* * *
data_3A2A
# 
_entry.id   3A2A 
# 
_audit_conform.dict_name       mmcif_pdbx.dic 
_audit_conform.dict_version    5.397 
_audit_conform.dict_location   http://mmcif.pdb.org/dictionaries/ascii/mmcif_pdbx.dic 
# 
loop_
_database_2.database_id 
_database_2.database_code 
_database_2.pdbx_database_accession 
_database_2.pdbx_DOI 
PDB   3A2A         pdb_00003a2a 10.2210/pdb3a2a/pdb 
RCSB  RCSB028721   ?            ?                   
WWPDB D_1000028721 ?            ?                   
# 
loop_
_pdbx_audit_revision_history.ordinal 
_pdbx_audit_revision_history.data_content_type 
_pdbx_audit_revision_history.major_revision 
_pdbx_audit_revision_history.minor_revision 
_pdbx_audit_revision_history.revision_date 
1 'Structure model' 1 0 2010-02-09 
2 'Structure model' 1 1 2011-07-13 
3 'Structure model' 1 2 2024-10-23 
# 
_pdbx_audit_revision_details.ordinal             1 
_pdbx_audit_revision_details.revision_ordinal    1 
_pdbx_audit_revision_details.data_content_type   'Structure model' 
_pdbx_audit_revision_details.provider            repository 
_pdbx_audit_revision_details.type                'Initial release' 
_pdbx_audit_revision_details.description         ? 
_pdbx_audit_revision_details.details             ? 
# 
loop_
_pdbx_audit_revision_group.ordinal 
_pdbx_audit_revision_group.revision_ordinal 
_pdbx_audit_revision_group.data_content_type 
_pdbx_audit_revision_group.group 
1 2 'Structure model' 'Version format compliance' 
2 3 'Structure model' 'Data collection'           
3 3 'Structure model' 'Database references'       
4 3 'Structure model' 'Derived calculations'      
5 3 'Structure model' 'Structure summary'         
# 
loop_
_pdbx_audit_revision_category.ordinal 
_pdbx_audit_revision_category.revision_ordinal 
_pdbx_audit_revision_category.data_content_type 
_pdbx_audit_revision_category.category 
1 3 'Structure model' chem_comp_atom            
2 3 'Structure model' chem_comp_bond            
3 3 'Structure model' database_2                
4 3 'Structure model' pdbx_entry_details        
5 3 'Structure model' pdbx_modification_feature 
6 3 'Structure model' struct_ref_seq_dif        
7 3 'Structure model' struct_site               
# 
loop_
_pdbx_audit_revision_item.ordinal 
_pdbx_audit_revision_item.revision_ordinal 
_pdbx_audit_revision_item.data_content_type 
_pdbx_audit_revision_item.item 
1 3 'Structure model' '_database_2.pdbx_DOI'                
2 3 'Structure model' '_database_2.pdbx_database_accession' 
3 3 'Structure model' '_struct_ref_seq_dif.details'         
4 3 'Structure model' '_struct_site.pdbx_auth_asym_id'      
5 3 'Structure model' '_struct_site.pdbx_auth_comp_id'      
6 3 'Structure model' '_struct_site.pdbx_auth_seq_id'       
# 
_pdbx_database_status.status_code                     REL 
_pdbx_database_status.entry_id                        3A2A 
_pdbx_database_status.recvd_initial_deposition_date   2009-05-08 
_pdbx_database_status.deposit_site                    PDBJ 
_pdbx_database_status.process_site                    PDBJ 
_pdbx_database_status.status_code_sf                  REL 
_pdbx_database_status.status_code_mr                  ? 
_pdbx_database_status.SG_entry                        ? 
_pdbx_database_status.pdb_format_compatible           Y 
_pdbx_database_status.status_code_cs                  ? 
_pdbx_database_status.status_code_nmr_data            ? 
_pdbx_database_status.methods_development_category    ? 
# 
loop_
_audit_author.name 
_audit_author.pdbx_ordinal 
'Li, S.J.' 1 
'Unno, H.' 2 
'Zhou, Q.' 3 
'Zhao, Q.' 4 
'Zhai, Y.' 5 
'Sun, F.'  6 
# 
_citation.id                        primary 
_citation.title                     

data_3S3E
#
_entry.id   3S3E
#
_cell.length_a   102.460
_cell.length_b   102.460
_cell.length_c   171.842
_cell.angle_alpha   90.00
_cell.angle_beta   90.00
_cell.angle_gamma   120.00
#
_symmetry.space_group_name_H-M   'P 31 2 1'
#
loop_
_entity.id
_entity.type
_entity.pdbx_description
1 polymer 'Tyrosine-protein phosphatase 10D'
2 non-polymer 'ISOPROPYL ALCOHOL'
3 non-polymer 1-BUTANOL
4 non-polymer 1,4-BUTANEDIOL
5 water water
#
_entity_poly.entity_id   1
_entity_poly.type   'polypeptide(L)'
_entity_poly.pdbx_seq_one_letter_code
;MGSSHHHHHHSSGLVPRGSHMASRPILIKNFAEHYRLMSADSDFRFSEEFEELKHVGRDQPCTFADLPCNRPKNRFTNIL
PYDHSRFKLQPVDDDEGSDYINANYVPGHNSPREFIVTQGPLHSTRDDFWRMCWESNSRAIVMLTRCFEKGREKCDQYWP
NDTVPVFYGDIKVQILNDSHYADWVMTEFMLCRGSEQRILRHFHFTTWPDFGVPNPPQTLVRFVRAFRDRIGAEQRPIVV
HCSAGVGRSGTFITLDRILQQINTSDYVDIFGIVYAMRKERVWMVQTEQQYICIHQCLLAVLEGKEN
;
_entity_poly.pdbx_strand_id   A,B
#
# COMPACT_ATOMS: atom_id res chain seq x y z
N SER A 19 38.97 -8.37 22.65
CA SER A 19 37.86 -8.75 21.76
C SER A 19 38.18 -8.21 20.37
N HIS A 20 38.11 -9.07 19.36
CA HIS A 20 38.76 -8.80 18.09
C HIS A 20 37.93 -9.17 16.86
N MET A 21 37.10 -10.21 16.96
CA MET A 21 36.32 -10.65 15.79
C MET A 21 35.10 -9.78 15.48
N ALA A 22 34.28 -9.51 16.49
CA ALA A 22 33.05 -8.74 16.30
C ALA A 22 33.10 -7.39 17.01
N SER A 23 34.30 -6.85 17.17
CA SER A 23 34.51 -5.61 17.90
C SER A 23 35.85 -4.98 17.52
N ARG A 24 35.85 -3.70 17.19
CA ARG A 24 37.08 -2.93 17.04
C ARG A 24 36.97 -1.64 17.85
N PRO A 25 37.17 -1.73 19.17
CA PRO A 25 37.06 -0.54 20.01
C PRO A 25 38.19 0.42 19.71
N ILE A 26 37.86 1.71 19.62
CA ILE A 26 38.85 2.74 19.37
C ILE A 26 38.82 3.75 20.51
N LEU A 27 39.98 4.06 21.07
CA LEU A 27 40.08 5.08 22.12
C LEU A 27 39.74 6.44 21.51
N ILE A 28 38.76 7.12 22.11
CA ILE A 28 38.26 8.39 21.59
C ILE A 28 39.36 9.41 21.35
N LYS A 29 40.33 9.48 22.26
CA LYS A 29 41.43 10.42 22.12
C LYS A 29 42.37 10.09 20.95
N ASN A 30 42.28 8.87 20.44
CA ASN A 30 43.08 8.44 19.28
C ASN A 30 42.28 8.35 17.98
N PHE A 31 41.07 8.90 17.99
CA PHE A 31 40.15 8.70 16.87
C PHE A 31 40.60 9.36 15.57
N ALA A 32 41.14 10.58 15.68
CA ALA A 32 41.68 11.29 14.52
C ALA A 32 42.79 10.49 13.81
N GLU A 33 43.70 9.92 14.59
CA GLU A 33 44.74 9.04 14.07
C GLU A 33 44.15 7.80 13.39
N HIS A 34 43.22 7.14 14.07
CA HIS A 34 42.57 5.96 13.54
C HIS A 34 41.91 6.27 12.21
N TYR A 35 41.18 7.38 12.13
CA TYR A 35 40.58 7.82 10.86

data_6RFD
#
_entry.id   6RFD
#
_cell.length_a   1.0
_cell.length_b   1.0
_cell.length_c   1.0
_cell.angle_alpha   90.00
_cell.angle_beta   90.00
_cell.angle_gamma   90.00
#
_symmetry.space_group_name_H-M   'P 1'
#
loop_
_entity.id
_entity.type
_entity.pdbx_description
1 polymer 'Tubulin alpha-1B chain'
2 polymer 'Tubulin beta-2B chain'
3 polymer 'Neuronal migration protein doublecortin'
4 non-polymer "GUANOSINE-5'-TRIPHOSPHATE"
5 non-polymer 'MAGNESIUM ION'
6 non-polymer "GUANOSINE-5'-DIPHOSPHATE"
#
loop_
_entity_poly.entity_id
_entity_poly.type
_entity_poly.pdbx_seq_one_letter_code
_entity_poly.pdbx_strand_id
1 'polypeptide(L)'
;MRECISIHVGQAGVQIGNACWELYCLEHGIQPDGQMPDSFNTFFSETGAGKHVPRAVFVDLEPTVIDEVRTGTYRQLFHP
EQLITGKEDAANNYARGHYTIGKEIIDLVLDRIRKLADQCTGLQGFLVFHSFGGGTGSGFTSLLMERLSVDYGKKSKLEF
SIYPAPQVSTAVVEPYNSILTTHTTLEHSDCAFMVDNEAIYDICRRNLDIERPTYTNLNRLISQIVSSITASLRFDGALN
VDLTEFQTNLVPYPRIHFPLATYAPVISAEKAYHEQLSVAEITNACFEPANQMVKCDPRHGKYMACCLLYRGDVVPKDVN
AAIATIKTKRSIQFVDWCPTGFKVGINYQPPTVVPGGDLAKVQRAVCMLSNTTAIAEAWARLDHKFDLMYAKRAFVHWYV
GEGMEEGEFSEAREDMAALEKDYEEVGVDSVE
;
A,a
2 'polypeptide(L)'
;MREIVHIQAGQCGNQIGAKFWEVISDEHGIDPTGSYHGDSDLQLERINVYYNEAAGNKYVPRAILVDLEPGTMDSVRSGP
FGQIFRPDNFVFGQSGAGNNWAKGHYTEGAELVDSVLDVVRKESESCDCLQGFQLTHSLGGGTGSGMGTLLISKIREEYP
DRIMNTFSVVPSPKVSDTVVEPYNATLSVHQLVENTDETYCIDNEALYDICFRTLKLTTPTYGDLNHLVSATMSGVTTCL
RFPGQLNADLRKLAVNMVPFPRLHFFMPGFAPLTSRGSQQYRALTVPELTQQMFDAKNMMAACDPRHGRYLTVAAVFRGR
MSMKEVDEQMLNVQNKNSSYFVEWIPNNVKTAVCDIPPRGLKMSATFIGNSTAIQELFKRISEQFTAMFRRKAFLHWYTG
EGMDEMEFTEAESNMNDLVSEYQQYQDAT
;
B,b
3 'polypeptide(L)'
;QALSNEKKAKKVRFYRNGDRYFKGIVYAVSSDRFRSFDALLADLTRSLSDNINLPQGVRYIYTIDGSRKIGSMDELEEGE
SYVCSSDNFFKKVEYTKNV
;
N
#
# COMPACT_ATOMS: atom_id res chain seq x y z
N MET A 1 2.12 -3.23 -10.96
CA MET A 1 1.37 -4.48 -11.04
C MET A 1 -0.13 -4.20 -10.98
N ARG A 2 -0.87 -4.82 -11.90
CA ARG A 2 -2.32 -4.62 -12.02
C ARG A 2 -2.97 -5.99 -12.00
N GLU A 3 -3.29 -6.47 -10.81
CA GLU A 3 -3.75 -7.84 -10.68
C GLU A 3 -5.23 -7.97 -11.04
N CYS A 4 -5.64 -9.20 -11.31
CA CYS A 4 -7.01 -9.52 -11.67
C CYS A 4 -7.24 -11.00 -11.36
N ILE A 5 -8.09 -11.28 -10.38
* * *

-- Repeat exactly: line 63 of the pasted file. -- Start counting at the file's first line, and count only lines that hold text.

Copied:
_pdbx_audit_revision_item.data_content_type 